China: US-imposed staff cap on Chinese media outlets a 'political oppression'


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The Chinese Foreign Ministry on Tuesday expressed strong condemnation and firm opposition to the U.S. announcement of a personnel cap on five Chinese media entities in the U.S., calling the move a "political oppression" that fully demonstrates its Cold War mentality.

The personnel cap will limit to 100 the number of Chinese citizens who work in the listed Chinese news organizations that were forced to be registered as "foreign missions" by the U.S. State Department on February 18, Secretary of State Mike Pompeo said in a statement on Monday.

Foreign Ministry spokesperson Zhao Lijian refuted the decision in Tuesday's regular briefing, stressing that the continuously upgrading oppression against Chinese reporters in the U.S. has severely hindered the daily operations of the news organizations and damaged the bilateral ties.

"The U.S. offices of Chinese media have long been covering news following the principles of objectivity, impartiality, truth and accuracy," said Zhao, "They have helped promote mutual understanding, communication and cultural exchange between our two countries."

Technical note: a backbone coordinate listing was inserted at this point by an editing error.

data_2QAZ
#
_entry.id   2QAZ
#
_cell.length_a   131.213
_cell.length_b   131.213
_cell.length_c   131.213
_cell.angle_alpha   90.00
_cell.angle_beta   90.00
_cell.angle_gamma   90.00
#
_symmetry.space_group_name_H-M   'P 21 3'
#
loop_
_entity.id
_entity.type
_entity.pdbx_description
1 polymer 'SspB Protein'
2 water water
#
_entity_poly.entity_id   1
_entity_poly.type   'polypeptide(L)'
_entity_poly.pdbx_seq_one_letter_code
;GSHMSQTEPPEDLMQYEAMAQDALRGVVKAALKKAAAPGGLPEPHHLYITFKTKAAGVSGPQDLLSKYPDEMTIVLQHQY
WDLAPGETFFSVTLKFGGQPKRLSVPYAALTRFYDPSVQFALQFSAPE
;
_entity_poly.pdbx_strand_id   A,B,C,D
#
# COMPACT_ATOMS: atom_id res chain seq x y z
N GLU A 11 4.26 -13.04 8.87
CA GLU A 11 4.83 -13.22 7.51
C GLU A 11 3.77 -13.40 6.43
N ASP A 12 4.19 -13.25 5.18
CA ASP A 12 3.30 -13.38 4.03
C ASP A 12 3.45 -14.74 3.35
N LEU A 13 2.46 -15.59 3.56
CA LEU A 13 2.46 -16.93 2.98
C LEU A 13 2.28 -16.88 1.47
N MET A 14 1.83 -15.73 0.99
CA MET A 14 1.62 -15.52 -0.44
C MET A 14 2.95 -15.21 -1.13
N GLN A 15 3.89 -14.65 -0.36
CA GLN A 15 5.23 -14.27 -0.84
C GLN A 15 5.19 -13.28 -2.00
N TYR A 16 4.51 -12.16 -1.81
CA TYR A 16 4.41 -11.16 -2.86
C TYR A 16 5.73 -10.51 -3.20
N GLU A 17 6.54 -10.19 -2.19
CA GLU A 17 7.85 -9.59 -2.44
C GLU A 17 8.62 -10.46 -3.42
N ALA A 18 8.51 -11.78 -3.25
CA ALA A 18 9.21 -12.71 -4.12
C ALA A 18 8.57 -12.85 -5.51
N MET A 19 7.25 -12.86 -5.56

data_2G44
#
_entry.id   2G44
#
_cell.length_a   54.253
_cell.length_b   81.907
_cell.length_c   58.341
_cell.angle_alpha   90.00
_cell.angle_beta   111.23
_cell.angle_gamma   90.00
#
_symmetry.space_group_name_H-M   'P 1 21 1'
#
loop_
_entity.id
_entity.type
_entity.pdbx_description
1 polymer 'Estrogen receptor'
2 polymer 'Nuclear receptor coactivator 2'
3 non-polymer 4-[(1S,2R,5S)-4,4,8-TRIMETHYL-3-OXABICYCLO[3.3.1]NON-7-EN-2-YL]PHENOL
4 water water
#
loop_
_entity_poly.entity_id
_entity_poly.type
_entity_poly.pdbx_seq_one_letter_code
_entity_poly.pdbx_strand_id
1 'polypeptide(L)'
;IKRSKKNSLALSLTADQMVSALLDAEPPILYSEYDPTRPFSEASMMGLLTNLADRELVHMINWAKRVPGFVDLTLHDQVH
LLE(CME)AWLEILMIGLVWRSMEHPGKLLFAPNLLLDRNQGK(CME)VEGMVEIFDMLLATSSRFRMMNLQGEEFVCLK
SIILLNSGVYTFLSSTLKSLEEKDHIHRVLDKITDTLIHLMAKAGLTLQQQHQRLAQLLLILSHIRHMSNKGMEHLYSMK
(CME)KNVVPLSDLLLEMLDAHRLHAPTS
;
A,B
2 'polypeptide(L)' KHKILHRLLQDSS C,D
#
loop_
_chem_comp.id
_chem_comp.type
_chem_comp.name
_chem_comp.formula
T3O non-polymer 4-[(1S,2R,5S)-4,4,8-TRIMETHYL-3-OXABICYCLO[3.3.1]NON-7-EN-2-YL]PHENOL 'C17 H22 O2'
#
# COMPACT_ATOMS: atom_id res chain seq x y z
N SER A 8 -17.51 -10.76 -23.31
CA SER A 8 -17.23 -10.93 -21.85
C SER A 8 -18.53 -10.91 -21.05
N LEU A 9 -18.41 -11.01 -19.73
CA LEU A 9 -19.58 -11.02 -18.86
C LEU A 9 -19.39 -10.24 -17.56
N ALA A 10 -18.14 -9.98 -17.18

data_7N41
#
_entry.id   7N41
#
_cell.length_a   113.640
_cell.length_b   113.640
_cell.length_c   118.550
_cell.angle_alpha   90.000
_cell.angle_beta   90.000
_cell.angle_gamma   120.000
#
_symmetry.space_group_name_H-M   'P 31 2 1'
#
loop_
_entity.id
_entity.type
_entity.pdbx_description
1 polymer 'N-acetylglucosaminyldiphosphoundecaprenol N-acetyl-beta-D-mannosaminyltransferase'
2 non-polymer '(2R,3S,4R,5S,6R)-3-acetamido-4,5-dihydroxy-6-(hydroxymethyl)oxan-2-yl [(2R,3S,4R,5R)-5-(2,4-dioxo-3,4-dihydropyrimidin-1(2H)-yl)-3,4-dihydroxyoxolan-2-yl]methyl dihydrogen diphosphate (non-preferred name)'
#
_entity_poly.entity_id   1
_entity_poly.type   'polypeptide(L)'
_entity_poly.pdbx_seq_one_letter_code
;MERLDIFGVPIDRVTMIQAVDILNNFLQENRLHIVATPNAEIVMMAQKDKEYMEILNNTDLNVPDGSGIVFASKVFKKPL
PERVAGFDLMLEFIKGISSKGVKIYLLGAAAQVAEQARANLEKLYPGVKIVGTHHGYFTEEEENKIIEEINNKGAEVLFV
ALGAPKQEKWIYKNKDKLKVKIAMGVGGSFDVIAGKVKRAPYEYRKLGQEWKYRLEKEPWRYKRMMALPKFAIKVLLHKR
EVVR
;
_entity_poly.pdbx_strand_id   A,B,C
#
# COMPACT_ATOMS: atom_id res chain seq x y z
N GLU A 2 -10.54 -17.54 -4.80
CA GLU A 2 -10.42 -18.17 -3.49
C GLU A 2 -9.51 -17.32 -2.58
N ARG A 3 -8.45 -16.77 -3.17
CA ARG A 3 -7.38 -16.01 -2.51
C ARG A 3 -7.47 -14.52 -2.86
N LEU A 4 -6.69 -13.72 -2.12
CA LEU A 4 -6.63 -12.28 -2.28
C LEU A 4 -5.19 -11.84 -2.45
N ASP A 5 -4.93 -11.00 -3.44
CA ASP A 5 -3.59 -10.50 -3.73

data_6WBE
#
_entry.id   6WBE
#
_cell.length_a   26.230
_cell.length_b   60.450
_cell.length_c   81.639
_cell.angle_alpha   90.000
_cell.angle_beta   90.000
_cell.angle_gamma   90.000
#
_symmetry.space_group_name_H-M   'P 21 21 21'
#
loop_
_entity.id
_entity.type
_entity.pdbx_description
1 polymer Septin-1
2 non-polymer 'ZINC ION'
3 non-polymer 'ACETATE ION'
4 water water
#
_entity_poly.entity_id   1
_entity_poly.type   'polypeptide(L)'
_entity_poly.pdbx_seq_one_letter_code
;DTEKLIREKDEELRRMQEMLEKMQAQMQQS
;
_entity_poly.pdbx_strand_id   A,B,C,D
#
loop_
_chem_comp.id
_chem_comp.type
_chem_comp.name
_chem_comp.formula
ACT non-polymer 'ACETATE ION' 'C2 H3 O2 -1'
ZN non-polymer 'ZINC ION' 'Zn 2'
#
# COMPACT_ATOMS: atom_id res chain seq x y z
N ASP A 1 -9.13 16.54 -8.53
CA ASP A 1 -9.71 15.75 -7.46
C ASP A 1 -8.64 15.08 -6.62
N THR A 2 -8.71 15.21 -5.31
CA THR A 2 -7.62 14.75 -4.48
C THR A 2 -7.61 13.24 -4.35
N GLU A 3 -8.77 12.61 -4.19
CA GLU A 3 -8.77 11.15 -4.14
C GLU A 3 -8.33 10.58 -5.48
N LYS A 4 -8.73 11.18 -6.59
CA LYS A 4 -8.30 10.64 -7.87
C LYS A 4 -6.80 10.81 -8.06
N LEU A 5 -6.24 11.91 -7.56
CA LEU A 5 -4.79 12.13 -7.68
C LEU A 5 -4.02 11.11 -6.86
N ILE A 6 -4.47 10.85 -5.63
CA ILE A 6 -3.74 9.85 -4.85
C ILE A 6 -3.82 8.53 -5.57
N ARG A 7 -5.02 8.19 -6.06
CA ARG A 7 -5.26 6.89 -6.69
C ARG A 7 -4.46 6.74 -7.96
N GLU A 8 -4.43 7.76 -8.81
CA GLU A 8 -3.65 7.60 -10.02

According to Zhao, the move was not only a betrayal to the U.S.'s proposed freedom of the press but also a demonstration of its hegemonism and Cold War mentality.

Zhao also refuted the U.S. claim that the move is based on "reciprocity" by pointing out that China has neither restricted the number of U.S. reporters in China nor repeatedly rejected or delayed the visa applications of reporters.

He was referring to U.S. visa restrictions on Chinese reporters and media outlets that led to the expulsion of 60 Chinese personnel from the U.S. in 2018.

He further noted the unfairness of the U.S. in treating Chinese reporters and media outlets. "The U.S. currently has 29 media entities in China, versus China's nine in the U.S. Regarding visa policies, U.S. reporters are issued with multiple-entry visas compared with the single-entry visas the U.S. issues to Chinese reporters – which needs to be renewed with a visa fee of 350 U.S. dollars, twice that in China."

He condemned the U.S.'s discrimination against Chinese reporters, adding that China reserves the right to take measures in response to Washington's decision. "The U.S. broke the rules first and China has to respond."